Ann Wyeth McCoy

Ann Wyeth McCoy (Amrican 1915-2005)

Ann Wyeth McCoy was born on March 15, 1915, in Chadds Ford, PA, to Newell Convers (N. C.) and Carolyn Brenneman Bockius Wyeth. Her father, an accomplished illustrator and artist, had moved to the area in 1902 to study with illustrator Howard Pyle. In 1911, with proceeds from his illustrations from "Treasure Island", N. C. Wyeth built his studio and home in Chadds Ford where all of his five children were born and raised.

Mrs. McCoys older brother Nathaniel was an engineer for Dupont Company; her sisters, Henriette (Mrs. Peter Hurd) and Carolyn, were painters; and her younger brother, Andrew, is also a painter.

Although her father gave her painting lessons as a child, her main interest was in music. She studied piano with William Hatton Greene and composition with Harl McDonald.

In 1934, when Mrs. McCoy was only 19 years old, one of her compositions was played by the Philadelphia Orchestra with Leopold Stokowski conducting. Other compositions have been performed by the Kennett Symphony, the Germantown Symphony, the Main Line Symphony, by organists at Longwood Gardens, and in local churches. Many of her works have been written in honor of or in memory of relatives and friends.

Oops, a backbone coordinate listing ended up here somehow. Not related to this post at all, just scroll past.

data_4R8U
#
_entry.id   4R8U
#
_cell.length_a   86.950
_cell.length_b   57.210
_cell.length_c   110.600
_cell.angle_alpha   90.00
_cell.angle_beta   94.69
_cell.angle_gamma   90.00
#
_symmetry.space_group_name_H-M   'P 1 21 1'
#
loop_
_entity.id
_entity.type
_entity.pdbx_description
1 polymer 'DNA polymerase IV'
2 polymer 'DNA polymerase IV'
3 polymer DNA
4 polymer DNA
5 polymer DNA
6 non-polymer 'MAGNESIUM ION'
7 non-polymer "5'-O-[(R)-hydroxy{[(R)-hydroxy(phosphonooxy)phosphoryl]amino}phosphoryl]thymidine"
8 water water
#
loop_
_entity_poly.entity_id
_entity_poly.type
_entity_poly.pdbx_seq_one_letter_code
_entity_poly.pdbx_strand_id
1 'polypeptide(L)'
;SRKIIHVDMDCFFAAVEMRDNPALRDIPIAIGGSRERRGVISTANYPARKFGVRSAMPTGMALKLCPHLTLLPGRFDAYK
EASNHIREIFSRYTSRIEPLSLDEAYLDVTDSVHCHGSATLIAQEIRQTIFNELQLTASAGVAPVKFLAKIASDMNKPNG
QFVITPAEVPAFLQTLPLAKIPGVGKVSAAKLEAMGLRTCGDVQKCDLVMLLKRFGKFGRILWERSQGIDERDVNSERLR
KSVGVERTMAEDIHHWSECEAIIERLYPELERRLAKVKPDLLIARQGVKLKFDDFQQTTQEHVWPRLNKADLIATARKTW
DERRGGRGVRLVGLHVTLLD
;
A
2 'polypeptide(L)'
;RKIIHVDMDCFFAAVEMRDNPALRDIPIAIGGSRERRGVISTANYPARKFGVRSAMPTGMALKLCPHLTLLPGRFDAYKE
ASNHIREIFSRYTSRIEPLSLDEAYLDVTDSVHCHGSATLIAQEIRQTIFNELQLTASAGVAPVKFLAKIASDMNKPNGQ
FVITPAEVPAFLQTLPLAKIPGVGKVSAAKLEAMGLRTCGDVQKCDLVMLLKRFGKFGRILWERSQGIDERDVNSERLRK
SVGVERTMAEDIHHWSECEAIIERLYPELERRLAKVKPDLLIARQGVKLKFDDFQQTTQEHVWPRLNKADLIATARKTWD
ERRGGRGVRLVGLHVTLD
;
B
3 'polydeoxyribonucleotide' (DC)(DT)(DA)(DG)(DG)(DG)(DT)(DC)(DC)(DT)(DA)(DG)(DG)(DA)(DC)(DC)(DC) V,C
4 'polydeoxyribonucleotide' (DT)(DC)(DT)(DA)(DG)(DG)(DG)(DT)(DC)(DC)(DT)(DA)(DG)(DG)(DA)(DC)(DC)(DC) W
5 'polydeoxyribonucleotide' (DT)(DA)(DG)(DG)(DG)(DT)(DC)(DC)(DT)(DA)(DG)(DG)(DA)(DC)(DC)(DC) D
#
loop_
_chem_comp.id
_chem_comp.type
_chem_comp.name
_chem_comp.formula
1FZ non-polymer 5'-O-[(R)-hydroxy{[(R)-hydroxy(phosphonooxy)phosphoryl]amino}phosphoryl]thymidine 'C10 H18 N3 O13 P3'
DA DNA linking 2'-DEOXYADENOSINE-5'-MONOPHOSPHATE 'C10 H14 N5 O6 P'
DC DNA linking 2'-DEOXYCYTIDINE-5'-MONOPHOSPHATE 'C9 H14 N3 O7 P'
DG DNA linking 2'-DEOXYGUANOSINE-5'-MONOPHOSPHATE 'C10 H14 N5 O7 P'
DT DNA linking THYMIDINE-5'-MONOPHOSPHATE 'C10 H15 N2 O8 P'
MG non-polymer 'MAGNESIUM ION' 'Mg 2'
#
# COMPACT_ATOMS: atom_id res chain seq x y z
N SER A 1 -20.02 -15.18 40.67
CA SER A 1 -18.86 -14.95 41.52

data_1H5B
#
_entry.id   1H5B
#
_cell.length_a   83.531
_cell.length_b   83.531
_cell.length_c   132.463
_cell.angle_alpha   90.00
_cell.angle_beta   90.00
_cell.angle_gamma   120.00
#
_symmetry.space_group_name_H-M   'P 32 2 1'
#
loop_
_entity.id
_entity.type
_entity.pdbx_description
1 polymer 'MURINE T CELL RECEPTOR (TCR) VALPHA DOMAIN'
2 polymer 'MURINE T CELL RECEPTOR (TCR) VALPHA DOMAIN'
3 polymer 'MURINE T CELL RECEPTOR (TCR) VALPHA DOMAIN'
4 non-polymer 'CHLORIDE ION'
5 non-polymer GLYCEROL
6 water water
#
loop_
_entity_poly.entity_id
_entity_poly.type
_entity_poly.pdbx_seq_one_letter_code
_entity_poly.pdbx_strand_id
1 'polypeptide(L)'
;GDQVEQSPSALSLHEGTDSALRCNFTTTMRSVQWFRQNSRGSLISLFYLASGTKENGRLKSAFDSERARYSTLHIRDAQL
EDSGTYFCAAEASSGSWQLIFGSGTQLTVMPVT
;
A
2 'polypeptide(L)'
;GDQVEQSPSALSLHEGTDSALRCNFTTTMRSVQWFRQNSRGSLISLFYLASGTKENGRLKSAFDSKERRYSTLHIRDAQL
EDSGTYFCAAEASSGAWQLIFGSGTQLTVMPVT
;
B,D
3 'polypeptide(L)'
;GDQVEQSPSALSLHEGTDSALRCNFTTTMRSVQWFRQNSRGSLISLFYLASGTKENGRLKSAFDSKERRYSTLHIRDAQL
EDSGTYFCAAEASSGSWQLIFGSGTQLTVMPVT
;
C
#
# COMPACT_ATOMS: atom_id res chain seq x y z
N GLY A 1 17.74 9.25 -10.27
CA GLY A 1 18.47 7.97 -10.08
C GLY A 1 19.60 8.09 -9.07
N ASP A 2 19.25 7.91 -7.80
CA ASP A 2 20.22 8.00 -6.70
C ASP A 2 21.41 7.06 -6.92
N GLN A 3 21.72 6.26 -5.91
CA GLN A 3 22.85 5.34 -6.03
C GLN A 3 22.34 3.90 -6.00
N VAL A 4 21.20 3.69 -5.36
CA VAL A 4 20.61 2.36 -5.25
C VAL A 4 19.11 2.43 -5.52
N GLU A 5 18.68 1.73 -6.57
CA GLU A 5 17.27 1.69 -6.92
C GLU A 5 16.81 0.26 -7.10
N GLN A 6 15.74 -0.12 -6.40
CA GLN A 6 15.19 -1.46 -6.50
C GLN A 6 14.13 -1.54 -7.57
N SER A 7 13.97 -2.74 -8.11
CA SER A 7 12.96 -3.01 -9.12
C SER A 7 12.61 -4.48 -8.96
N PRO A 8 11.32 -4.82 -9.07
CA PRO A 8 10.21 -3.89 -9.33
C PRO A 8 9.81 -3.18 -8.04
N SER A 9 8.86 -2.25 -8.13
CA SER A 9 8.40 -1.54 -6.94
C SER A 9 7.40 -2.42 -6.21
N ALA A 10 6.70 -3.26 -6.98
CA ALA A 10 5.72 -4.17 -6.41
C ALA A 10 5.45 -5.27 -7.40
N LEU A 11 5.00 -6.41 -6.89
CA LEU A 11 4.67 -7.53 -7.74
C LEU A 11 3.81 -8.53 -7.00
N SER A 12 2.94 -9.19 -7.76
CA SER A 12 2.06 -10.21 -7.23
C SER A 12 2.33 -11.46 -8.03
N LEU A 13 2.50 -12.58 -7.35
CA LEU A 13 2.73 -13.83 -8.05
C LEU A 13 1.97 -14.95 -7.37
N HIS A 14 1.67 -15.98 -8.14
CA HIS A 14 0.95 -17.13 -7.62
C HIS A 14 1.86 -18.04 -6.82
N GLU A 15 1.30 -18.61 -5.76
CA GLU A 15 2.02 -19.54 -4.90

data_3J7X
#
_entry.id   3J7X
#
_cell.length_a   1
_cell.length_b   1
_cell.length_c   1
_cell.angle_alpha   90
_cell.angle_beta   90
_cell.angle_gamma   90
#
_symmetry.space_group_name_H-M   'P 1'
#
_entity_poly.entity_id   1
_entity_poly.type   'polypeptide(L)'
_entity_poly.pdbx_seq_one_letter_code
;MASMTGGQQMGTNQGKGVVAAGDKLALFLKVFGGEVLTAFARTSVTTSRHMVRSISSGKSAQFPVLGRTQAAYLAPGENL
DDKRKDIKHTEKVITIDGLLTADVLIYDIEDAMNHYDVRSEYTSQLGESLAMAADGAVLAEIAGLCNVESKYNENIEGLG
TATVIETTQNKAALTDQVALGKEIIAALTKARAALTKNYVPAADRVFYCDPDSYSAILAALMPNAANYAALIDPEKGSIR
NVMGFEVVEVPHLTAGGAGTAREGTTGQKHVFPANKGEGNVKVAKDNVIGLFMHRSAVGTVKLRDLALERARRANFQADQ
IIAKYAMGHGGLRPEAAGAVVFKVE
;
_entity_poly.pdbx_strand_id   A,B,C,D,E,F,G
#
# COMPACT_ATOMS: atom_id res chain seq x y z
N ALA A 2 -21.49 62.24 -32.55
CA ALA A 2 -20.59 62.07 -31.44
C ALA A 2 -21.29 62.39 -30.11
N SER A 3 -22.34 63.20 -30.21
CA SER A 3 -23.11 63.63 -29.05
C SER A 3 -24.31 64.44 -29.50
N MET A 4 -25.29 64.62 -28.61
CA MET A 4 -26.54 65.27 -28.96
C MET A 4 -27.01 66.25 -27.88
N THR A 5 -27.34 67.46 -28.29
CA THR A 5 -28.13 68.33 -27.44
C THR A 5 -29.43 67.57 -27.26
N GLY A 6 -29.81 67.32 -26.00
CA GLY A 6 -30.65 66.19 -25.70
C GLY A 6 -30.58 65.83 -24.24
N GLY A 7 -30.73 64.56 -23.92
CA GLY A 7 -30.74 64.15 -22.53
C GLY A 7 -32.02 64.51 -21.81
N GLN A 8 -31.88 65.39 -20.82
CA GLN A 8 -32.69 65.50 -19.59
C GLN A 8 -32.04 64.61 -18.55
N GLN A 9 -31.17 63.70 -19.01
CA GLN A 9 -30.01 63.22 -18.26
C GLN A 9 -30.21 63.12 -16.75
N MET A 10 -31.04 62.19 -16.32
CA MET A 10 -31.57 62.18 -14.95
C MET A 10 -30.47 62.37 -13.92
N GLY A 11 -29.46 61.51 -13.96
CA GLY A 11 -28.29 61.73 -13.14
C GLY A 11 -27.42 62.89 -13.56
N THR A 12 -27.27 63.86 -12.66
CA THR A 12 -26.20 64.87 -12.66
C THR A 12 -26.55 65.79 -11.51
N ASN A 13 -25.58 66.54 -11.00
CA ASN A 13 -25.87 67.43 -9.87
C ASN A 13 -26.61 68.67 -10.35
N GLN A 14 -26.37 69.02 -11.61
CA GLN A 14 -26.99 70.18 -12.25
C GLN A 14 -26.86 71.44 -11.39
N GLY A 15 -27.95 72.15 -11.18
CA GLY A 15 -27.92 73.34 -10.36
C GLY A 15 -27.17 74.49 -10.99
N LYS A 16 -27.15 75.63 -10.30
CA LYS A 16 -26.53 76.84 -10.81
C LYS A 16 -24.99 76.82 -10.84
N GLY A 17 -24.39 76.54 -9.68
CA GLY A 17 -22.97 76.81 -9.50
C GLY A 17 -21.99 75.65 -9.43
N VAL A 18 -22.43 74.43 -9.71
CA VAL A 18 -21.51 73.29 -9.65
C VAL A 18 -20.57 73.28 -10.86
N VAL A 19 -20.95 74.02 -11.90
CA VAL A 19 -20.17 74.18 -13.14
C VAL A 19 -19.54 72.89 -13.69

In 1935, she married John W. McCoy II, a former student of N. C. Wyeth, who taught watercolor painting at the Pennsylvania Academy of Fine arts in Philadelphia. Together, they had three children, Ann Brelsford McCoy (also of Chadds Ford); John Denys McCoy, of Ruidoso, New Mexico; and Maude Robin McCoy Bent of Canaan, New Hampshire.

For many years, Mrs. McCoy has collected antique dolls. Her extensive collection has been exhibited often at the Brandywine River Museum. The large dolls are dressed in original clothing and in costumes designed and made by Mrs. McCoy from antique fabrics.

In recent years, Mrs. McCoy has returned to painting, primarily landscapes in watercolor. One of her early paintings is in the collection of the Hotel du Pont, and her work has been exhibited in numerous local galleries including the Chadds Ford Gallery and the Somerville-Manning Gallery.


Afternoon Sun×

18 x 24 inch
45.7 x 61 cm